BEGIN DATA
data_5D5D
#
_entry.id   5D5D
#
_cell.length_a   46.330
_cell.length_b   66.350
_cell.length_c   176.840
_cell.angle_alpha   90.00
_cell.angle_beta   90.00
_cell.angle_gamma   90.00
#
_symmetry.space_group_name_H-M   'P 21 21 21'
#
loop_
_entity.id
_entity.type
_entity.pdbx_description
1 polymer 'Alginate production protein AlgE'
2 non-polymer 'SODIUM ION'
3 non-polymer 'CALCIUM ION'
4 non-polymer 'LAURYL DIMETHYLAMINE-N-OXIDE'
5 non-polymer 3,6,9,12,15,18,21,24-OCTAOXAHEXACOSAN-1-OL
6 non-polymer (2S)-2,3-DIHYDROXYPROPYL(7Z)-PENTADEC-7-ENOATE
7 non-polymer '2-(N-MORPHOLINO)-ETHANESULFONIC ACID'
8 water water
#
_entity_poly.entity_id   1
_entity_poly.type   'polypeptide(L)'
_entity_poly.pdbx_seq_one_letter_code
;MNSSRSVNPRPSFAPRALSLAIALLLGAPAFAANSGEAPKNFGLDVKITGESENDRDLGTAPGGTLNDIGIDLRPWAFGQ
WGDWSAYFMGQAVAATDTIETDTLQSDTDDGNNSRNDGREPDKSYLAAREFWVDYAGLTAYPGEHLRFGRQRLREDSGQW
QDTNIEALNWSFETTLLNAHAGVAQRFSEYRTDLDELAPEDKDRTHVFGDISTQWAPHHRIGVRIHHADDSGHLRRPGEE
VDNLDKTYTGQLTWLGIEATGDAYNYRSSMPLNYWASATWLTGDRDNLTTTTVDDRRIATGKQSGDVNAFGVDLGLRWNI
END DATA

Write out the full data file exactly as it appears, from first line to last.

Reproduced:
data_5D5D
#
_entry.id   5D5D
#
_cell.length_a   46.330
_cell.length_b   66.350
_cell.length_c   176.840
_cell.angle_alpha   90.00
_cell.angle_beta   90.00
_cell.angle_gamma   90.00
#
_symmetry.space_group_name_H-M   'P 21 21 21'
#
loop_
_entity.id
_entity.type
_entity.pdbx_description
1 polymer 'Alginate production protein AlgE'
2 non-polymer 'SODIUM ION'
3 non-polymer 'CALCIUM ION'
4 non-polymer 'LAURYL DIMETHYLAMINE-N-OXIDE'
5 non-polymer 3,6,9,12,15,18,21,24-OCTAOXAHEXACOSAN-1-OL
6 non-polymer (2S)-2,3-DIHYDROXYPROPYL(7Z)-PENTADEC-7-ENOATE
7 non-polymer '2-(N-MORPHOLINO)-ETHANESULFONIC ACID'
8 water water
#
_entity_poly.entity_id   1
_entity_poly.type   'polypeptide(L)'
_entity_poly.pdbx_seq_one_letter_code
;MNSSRSVNPRPSFAPRALSLAIALLLGAPAFAANSGEAPKNFGLDVKITGESENDRDLGTAPGGTLNDIGIDLRPWAFGQ
WGDWSAYFMGQAVAATDTIETDTLQSDTDDGNNSRNDGREPDKSYLAAREFWVDYAGLTAYPGEHLRFGRQRLREDSGQW
QDTNIEALNWSFETTLLNAHAGVAQRFSEYRTDLDELAPEDKDRTHVFGDISTQWAPHHRIGVRIHHADDSGHLRRPGEE
VDNLDKTYTGQLTWLGIEATGDAYNYRSSMPLNYWASATWLTGDRDNLTTTTVDDRRIATGKQSGDVNAFGVDLGLRWNI